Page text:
After 1,700 Years, the Incredible Story of the Submerged City of Caesar’s Divers: Subterranean Hedon

After 1,700 Years, the Incredible Story of the Submerged City of Caesar s Divers: Subterranean Hedonism

The sunken city of the Caesars, which was lost for more than 17 centuries beneath the azure waters of the west coast of Italy, has been uncovered in breathtaking new pH๏τographs taken by divers who were granted permission to explore the area.

The Roman Version of Sin City Discovered in Naples
It would not be an exaggeration to say that Baiae was the ancient Las Vegas during the First Century of the Roman Empire, when the city became synonymous with luxury and chaotic parties featuring copious quanтιтies of wine and the highest level of decadence. During Baiae’s heyday, prominent Roman Caesars such as Julius Caesar, Nero, and Hadrian, who all perished in the city, frequently visited. This may explain how Baiae earned the nickname “The Sunken City of the Caesars.”

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Baia was a luxurious resort that was submerged about 1700 years ago. (Image provided by Pen News/Antonio Busiello)

Baiae was deemed superior to Pompeii, Herculaneum, and Capri at the end of the Roman Republic, despite having been an ancient resort for millennia. Baiae would eventually become desolate. The littoral retreated 400 meters inland as a consequence of volcanic activity, submerging a significant portion of the city in what is now the Gulf of Naples. Divers have discovered numerous intact treasures in the city in recent years, as reported by the Daily Mail.

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The imposing statues of Baiae reflect the city’s wealth. (Image provided by Pen News/Antonio Busiello)

While pH๏τographing the site, Naples native Antonio Busiello observed that roads, walls, mosaics, and even statues had survived the vagaries of time. “The beautiful mosaics, villas, and temples that have reemerged or are still submerged demonstrate the wealth and opulence of this region,” he said, as reported by the Daily Mail.  For centuries, it was regarded as one of the most significant Roman settlements. Pliny the Younger witnessed and described the eruption of Mount Vesuvius that destroyed Pompeii and Herculaneum in 79 A.D. from this location across the inlet.

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Occasionally, extraordinary artifacts are discovered just a few meters beneath the surface. (Image provided by Pen News/Antonio Busiello)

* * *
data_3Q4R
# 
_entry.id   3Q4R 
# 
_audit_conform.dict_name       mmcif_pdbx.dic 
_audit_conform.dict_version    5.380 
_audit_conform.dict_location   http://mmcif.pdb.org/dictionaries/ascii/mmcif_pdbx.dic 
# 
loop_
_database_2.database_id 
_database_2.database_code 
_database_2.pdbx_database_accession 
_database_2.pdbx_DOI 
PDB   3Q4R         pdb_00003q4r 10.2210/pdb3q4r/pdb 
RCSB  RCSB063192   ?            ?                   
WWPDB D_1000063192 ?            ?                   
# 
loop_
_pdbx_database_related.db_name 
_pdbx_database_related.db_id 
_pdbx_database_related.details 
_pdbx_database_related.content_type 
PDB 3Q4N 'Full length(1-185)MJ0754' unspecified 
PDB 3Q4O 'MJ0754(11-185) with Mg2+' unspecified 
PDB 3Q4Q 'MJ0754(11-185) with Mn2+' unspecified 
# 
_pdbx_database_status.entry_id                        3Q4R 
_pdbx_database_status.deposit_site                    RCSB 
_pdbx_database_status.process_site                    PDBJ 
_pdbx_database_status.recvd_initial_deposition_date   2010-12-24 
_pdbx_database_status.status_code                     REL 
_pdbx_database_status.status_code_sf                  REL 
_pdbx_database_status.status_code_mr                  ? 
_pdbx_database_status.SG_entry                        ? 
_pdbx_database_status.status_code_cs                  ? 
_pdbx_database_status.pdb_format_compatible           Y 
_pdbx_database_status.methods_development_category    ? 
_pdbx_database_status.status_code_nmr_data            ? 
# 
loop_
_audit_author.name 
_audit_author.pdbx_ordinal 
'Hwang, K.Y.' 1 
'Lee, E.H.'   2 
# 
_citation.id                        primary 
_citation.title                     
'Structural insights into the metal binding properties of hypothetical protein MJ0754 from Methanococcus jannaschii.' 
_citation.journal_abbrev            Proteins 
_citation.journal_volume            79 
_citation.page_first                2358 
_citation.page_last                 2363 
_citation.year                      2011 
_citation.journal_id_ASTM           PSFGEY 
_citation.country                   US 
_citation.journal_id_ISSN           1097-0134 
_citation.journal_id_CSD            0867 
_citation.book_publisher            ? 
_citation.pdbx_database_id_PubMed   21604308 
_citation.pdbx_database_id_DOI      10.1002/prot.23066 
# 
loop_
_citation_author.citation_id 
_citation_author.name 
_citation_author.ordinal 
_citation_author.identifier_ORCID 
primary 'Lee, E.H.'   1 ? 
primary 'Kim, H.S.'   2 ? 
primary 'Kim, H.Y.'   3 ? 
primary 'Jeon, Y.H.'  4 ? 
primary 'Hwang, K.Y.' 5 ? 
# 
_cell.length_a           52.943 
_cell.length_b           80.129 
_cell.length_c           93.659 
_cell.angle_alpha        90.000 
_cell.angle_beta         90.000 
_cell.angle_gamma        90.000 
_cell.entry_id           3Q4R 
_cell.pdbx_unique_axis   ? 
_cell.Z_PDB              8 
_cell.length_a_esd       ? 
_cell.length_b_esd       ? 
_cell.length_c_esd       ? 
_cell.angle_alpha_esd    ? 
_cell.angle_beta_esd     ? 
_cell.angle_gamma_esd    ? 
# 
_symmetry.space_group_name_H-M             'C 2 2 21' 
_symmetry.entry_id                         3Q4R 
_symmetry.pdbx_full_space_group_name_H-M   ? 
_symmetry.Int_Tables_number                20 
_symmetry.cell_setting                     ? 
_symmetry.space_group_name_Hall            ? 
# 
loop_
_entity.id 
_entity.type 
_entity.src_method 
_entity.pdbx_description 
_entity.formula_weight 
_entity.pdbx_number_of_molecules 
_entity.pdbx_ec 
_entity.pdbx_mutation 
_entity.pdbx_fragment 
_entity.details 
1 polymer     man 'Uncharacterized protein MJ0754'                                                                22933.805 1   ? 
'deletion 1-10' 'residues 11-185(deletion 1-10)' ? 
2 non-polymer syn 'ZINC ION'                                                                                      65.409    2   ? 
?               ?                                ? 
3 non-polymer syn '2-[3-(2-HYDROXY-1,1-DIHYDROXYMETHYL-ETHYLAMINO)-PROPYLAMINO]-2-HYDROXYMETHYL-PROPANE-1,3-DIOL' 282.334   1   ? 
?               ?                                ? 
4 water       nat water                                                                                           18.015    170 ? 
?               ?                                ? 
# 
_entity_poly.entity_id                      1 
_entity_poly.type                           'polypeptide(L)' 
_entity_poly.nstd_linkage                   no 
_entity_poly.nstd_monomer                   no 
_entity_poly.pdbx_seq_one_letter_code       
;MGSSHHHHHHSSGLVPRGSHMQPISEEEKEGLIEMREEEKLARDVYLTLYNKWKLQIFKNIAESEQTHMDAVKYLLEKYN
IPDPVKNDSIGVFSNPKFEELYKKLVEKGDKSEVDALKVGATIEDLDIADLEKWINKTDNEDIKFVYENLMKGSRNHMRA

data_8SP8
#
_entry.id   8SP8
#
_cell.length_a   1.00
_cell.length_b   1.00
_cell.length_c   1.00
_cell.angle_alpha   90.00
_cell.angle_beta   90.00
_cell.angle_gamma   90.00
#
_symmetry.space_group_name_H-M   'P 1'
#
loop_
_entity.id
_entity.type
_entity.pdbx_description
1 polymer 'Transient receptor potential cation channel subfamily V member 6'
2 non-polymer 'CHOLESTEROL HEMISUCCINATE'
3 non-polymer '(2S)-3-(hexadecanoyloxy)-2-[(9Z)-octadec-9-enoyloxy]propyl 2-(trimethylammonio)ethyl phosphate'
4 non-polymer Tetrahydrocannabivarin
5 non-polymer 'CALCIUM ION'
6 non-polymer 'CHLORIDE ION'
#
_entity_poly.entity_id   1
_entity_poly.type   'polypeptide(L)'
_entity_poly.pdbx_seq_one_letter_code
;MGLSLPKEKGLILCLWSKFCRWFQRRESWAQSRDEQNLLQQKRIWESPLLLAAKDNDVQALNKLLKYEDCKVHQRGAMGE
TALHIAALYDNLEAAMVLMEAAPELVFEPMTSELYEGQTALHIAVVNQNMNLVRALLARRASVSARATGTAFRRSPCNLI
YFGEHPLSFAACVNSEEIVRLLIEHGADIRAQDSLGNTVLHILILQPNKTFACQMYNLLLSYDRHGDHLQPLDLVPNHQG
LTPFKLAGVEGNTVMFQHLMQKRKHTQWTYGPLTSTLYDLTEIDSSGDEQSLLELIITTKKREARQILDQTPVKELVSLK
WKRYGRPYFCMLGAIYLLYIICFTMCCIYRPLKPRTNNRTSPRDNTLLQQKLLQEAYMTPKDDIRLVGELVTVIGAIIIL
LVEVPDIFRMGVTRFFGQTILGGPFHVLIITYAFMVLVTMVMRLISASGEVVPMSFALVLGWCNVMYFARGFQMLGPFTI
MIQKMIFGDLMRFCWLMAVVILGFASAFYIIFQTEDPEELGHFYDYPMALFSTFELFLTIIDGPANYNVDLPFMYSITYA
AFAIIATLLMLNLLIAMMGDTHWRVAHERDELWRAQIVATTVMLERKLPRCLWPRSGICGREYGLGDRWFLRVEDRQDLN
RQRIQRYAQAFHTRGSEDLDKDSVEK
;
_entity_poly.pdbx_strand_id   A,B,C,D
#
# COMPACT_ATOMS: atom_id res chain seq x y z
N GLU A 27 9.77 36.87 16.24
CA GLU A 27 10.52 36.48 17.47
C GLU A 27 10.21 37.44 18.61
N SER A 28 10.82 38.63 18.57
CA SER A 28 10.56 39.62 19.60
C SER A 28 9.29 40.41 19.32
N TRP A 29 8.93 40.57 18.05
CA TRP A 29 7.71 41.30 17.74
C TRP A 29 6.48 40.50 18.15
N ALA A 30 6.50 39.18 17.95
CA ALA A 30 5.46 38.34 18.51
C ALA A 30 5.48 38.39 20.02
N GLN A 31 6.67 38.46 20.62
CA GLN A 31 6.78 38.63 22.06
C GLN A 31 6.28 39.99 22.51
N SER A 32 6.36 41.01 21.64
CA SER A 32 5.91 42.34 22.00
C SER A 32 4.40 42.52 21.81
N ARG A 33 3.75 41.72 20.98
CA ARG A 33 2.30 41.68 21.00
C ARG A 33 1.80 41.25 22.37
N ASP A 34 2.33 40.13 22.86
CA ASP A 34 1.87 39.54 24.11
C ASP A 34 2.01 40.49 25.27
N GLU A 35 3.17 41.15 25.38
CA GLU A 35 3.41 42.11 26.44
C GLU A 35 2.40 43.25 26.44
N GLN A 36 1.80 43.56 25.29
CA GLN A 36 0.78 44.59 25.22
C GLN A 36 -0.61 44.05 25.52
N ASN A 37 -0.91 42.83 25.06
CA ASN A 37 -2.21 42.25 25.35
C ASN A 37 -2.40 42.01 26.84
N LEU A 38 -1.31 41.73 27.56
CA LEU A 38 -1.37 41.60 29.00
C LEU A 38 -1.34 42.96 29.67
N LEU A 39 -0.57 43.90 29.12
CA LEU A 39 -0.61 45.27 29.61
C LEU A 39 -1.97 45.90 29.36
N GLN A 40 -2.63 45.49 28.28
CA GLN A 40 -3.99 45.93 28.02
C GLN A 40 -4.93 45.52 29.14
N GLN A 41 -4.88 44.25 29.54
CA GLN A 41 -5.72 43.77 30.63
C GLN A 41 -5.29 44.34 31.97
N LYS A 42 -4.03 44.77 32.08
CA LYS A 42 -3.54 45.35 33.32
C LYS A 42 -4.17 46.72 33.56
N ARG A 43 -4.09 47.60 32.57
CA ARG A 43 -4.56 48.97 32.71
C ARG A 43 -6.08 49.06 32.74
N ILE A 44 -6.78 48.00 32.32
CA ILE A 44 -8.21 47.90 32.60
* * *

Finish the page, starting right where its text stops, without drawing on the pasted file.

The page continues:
Investigating History
This was not the first time divers had explored the site in search of remnants of the once-grand metropolis, according to the Daily Mail. Numerous artifacts have been uncovered over the years at the dive site where the sunken marvel was spotted for the first time in 1940 on an aerial pH๏τograph. Earlier in 2017, a documentary тιтled Rome’s Sunken Secrets followed a series of dives led by underwater archaeologist Dr. Barbara Davidde and historians and scientists from around the world. In the city located 150 miles south of Rome and 50 miles north of Pompeii, diving explorers discovered enormous villas, fantastic statuary, and breathtaking mosaics, as well as heated baths, cobbled streets, and even a nymphaeum – a pleasure grotto.

Floods unearth Roman ruins close to the well-known Gulf of Baiae crossing. Nero, one of the “Worst” ancient Roman emperors, had an unexpectedly compᴀssionate side.

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Busiello describes diving at this location as a “truly unique experience” (PH๏τo courtesy of Pen News/Antonio Busiello).

The Daily Mail quotes Busiello as saying, “Diving here is like a dive into history; seeing ancient Roman ruins underwater is difficult to describe, a truly beautiful experience.”

The “L Pisonis” Inscription
A segment of lead water conduit with a diameter of a few inches and the inscription “L Pisonis” was among the significant discoveries. This pinpoints the location of one of the most infamous controversies in Roman history, according to the experts. According to Kevin Dicus, a professor of antiquities, “L Pisonis was the family mark of the Piso family,” as reported by the Daily Mail.  Dr. Dicus continues, “The villa was almost certainly possessed by the intimate companion of Emperor Nero, Gaius Calpurnius Piso. Ancient texts indicate that Piso intended to ᴀssᴀssinate the emperor at his vacation villa in Baiae so that he could ascend to the throne, but he altered his mind at the last minute. When Nero discovered the plot, he ordered Piso to kill himself. The location of the attempted ᴀssᴀssination is now known. It was comparable to archaeologists finding the Holy Grail.”

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(Image provided by Pen News/Antonio Busiello)

Divers have since discovered even grander estates in the submerged city, one of which may have belonged to Emperor Claudius, despite the fact that the Piso family’s impressive villa had its own jetty and expansive bath facilities.